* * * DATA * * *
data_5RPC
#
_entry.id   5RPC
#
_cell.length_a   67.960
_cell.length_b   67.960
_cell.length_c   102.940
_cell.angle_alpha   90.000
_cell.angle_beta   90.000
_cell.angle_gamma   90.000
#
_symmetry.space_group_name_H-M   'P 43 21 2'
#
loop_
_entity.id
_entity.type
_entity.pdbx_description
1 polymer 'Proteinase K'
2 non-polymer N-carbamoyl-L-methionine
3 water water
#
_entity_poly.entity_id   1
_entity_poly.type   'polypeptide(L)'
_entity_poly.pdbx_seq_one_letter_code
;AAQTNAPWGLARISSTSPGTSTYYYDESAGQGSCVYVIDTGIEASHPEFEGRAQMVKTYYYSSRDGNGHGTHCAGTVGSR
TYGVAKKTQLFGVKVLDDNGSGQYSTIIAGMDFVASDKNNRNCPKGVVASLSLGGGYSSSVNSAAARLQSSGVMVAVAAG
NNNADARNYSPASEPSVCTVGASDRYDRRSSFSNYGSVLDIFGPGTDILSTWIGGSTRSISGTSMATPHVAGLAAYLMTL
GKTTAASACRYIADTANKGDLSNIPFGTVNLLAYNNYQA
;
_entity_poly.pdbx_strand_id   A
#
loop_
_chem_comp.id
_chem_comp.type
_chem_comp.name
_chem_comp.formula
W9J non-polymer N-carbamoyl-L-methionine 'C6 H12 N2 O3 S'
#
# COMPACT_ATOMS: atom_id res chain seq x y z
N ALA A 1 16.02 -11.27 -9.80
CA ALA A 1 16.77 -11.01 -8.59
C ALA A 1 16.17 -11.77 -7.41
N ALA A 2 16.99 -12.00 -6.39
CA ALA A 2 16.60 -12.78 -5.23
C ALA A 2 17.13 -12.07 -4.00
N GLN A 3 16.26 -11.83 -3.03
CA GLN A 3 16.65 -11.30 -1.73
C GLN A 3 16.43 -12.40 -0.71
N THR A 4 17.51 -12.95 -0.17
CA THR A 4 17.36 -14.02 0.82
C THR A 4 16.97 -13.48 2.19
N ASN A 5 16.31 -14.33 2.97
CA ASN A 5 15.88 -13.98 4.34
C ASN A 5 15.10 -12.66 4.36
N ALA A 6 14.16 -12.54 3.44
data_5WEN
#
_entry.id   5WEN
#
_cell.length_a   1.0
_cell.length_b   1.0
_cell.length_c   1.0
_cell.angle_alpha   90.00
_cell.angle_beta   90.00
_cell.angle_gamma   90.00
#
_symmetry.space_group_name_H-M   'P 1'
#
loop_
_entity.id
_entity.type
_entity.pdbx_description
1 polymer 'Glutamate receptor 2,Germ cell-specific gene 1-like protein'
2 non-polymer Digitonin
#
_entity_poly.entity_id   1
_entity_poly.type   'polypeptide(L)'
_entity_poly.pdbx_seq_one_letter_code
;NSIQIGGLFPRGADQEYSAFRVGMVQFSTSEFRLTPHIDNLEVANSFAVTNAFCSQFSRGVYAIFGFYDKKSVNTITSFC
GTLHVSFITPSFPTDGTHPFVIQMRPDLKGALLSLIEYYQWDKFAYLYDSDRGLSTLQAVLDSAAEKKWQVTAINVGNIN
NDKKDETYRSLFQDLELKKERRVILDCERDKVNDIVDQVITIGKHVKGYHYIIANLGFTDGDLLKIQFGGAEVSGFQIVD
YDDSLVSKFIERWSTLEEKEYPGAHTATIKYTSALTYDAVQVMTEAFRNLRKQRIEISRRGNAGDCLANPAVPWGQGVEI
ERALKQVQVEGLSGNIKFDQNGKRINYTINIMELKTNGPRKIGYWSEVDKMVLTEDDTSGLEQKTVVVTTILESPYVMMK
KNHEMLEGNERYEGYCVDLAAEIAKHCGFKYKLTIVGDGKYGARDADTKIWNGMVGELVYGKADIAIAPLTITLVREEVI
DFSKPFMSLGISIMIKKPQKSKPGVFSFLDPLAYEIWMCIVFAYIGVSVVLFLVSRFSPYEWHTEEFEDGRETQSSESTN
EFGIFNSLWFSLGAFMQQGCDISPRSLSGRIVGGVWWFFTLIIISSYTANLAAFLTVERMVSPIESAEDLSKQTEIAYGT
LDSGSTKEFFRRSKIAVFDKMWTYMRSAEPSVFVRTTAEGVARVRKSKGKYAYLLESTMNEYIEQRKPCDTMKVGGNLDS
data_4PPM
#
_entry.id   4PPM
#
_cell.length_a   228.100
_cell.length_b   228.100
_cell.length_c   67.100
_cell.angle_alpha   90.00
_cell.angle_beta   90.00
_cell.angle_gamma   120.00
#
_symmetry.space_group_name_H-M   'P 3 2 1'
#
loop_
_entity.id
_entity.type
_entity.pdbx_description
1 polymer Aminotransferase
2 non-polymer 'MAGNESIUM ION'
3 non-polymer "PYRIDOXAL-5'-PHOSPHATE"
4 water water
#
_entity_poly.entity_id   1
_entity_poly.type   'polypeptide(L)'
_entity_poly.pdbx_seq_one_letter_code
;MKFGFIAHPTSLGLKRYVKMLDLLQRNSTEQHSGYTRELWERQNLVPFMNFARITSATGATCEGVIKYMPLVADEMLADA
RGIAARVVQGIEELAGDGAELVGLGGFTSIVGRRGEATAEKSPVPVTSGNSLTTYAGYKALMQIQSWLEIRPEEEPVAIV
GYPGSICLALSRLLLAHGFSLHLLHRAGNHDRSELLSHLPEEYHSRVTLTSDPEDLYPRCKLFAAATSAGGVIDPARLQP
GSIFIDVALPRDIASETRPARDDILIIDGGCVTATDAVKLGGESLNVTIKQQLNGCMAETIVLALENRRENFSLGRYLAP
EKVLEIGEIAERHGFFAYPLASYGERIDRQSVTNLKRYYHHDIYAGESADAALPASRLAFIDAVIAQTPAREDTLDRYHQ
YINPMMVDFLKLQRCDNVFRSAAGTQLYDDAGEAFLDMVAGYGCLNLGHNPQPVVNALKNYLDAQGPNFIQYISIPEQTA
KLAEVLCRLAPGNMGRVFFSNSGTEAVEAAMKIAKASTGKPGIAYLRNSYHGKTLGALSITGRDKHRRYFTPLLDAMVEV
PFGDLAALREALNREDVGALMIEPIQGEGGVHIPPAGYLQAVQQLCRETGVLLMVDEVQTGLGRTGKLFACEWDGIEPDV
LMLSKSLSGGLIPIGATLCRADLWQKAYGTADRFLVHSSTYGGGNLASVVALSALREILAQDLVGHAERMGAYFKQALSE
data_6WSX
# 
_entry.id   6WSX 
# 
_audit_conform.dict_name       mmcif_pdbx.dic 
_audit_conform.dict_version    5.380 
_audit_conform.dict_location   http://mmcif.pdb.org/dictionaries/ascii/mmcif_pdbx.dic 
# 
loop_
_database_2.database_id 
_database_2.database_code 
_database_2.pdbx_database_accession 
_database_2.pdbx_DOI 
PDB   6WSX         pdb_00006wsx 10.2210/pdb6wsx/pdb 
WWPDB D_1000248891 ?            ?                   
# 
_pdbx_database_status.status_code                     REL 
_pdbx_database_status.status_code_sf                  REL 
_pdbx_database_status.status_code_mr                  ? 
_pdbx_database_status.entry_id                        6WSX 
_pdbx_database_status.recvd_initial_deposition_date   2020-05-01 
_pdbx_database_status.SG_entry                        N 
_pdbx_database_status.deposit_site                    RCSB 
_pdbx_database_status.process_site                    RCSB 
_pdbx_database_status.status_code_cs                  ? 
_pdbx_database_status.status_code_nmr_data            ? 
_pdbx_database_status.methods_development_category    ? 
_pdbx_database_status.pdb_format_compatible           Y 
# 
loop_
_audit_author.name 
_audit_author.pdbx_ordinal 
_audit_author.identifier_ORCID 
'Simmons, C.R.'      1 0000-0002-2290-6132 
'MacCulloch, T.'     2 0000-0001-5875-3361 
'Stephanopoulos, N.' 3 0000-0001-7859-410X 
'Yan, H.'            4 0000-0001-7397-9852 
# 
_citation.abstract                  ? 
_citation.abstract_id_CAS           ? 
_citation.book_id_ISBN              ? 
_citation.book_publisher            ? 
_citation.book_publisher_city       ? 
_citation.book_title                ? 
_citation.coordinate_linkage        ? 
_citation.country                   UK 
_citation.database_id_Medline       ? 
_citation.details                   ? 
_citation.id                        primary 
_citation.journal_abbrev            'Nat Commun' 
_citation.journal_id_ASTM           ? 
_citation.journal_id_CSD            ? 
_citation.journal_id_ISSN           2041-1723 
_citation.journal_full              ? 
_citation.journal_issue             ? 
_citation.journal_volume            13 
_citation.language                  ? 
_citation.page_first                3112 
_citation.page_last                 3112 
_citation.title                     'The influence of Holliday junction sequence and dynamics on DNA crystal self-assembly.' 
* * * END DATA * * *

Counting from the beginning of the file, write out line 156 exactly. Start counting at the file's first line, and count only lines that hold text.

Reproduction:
'MacCulloch, T.'     2 0000-0001-5875-3361 